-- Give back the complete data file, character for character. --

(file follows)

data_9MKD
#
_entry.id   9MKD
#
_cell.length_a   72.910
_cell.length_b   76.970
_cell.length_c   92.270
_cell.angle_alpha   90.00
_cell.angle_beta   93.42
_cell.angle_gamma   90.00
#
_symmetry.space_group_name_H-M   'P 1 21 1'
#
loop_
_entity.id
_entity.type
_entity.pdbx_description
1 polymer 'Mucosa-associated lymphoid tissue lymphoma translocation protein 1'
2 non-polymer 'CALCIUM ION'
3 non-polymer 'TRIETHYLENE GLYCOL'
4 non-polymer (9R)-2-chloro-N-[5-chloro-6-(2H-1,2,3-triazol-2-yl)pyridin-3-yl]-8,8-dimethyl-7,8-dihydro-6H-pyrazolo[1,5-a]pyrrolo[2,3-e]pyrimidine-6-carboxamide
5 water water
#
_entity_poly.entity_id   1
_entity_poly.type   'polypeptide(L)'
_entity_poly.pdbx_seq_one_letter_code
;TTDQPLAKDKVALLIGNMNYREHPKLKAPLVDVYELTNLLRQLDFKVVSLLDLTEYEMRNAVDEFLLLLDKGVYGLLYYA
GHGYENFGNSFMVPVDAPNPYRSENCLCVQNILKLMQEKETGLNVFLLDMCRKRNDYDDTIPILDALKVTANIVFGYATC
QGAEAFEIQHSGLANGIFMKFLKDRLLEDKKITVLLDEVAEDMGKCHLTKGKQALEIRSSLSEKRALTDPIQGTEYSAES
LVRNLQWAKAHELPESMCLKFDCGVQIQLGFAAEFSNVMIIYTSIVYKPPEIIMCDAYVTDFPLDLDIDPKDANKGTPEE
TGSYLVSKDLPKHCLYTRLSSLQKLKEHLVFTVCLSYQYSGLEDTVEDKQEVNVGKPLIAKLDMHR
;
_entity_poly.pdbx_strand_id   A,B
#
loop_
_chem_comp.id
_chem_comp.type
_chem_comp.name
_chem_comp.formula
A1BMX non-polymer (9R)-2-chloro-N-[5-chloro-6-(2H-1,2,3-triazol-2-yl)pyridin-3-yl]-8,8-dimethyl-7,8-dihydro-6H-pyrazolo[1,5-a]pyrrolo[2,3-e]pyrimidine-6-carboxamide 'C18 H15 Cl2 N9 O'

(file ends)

data_9MKD
#
_entry.id   9MKD
#
_cell.length_a   72.910
_cell.length_b   76.970
_cell.length_c   92.270
_cell.angle_alpha   90.00
_cell.angle_beta   93.42
_cell.angle_gamma   90.00
#
_symmetry.space_group_name_H-M   'P 1 21 1'
#
loop_
_entity.id
_entity.type
_entity.pdbx_description
1 polymer 'Mucosa-associated lymphoid tissue lymphoma translocation protein 1'
2 non-polymer 'CALCIUM ION'
3 non-polymer 'TRIETHYLENE GLYCOL'
4 non-polymer (9R)-2-chloro-N-[5-chloro-6-(2H-1,2,3-triazol-2-yl)pyridin-3-yl]-8,8-dimethyl-7,8-dihydro-6H-pyrazolo[1,5-a]pyrrolo[2,3-e]pyrimidine-6-carboxamide
5 water water
#
_entity_poly.entity_id   1
_entity_poly.type   'polypeptide(L)'
_entity_poly.pdbx_seq_one_letter_code
;TTDQPLAKDKVALLIGNMNYREHPKLKAPLVDVYELTNLLRQLDFKVVSLLDLTEYEMRNAVDEFLLLLDKGVYGLLYYA
GHGYENFGNSFMVPVDAPNPYRSENCLCVQNILKLMQEKETGLNVFLLDMCRKRNDYDDTIPILDALKVTANIVFGYATC
QGAEAFEIQHSGLANGIFMKFLKDRLLEDKKITVLLDEVAEDMGKCHLTKGKQALEIRSSLSEKRALTDPIQGTEYSAES
LVRNLQWAKAHELPESMCLKFDCGVQIQLGFAAEFSNVMIIYTSIVYKPPEIIMCDAYVTDFPLDLDIDPKDANKGTPEE
TGSYLVSKDLPKHCLYTRLSSLQKLKEHLVFTVCLSYQYSGLEDTVEDKQEVNVGKPLIAKLDMHR
;
_entity_poly.pdbx_strand_id   A,B
#
loop_
_chem_comp.id
_chem_comp.type
_chem_comp.name
_chem_comp.formula
A1BMX non-polymer (9R)-2-chloro-N-[5-chloro-6-(2H-1,2,3-triazol-2-yl)pyridin-3-yl]-8,8-dimethyl-7,8-dihydro-6H-pyrazolo[1,5-a]pyrrolo[2,3-e]pyrimidine-6-carboxamide 'C18 H15 Cl2 N9 O'